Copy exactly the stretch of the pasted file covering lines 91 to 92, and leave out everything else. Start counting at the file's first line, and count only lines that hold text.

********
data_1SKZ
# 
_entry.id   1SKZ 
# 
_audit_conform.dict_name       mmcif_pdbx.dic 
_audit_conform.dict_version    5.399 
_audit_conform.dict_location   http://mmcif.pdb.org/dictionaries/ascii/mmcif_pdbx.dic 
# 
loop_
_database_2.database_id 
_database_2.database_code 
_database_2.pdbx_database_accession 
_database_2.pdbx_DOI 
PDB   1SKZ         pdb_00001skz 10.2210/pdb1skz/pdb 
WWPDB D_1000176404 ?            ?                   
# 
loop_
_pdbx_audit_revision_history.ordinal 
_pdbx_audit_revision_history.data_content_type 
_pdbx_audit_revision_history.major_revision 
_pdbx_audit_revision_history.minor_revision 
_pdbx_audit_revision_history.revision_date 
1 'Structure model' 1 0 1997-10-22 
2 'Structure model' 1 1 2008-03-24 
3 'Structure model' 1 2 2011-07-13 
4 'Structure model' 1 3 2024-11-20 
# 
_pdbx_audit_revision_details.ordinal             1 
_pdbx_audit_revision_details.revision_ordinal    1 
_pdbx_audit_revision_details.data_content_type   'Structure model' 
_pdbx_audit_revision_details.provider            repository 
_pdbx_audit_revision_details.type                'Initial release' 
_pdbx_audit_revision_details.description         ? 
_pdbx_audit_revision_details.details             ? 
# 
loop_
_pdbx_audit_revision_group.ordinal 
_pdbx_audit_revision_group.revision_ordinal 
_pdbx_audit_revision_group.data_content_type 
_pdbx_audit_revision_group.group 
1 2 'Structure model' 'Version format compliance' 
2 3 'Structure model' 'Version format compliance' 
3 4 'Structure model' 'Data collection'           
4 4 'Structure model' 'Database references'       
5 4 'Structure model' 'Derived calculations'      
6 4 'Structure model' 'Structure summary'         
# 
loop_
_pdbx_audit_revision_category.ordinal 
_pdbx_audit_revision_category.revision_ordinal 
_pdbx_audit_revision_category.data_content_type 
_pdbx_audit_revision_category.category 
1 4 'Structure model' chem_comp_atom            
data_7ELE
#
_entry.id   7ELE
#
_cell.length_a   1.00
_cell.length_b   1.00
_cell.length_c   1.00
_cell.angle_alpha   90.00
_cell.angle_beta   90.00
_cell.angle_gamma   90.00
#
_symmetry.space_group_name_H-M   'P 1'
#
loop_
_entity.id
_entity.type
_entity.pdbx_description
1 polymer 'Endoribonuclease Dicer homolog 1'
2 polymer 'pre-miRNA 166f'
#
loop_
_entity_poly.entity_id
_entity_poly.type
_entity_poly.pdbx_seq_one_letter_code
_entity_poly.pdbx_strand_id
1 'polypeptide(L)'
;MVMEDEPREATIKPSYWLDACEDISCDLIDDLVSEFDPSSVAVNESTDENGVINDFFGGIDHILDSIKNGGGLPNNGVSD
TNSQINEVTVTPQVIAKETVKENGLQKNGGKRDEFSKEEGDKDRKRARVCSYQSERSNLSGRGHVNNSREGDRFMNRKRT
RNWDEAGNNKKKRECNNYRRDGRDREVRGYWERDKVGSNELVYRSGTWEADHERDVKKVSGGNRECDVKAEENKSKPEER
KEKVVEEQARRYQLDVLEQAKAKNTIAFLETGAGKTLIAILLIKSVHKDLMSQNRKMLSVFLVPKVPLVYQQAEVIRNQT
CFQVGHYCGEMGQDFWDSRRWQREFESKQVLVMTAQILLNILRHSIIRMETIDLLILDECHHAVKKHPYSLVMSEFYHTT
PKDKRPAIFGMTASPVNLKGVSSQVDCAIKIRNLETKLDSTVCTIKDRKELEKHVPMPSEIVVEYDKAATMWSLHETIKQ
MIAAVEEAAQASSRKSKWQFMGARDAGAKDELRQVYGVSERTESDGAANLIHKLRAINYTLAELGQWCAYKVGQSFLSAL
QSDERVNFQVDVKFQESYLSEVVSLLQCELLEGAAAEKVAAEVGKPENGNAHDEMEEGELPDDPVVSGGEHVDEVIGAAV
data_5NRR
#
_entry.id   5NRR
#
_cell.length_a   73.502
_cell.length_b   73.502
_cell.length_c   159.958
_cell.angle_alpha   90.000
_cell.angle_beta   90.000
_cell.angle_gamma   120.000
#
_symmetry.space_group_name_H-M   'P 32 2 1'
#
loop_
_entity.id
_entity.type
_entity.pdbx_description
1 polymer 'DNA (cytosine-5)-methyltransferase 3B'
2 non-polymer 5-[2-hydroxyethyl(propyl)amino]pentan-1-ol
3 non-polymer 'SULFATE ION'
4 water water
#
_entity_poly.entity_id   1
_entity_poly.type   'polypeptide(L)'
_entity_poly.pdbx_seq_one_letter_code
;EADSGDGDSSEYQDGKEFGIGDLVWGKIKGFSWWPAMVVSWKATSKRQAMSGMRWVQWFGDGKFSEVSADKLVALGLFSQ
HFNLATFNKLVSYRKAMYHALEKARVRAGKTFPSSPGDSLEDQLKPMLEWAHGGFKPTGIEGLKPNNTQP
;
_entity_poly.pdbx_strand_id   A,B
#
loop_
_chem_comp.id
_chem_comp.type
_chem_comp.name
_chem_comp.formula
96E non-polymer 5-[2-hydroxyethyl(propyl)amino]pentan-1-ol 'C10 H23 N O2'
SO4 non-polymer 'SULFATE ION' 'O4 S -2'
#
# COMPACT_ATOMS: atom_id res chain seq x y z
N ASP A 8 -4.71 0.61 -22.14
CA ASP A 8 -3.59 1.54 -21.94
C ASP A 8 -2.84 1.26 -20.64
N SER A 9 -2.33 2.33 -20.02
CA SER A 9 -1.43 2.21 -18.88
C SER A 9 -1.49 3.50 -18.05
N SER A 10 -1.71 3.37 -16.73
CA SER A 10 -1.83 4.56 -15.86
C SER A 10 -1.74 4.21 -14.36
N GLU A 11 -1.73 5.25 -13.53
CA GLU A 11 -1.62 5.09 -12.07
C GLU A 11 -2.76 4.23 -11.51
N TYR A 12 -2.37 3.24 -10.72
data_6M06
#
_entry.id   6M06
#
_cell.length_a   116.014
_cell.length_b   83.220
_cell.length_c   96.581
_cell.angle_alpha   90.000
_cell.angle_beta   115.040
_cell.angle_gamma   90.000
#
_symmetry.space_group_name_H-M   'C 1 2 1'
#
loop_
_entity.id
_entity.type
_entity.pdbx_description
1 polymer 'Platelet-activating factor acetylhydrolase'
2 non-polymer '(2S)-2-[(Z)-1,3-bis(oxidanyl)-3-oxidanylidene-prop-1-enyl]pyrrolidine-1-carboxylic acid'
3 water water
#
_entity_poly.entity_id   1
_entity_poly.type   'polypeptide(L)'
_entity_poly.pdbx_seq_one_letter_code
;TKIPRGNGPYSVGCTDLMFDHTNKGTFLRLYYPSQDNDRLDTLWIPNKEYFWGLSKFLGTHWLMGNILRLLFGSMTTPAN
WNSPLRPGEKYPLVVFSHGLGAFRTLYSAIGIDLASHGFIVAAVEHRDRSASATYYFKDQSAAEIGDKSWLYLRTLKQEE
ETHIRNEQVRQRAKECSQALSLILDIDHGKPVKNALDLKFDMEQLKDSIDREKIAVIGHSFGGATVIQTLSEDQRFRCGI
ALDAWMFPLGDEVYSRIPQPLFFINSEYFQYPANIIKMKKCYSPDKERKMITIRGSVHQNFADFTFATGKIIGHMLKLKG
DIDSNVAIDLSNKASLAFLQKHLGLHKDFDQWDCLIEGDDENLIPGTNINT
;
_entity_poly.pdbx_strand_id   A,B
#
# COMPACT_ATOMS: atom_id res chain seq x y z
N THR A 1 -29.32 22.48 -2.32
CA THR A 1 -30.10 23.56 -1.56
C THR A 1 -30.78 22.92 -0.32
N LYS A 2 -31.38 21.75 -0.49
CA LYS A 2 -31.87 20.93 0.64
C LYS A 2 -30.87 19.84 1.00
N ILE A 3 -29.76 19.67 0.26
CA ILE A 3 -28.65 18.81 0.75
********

#
_cell.length_a   73.502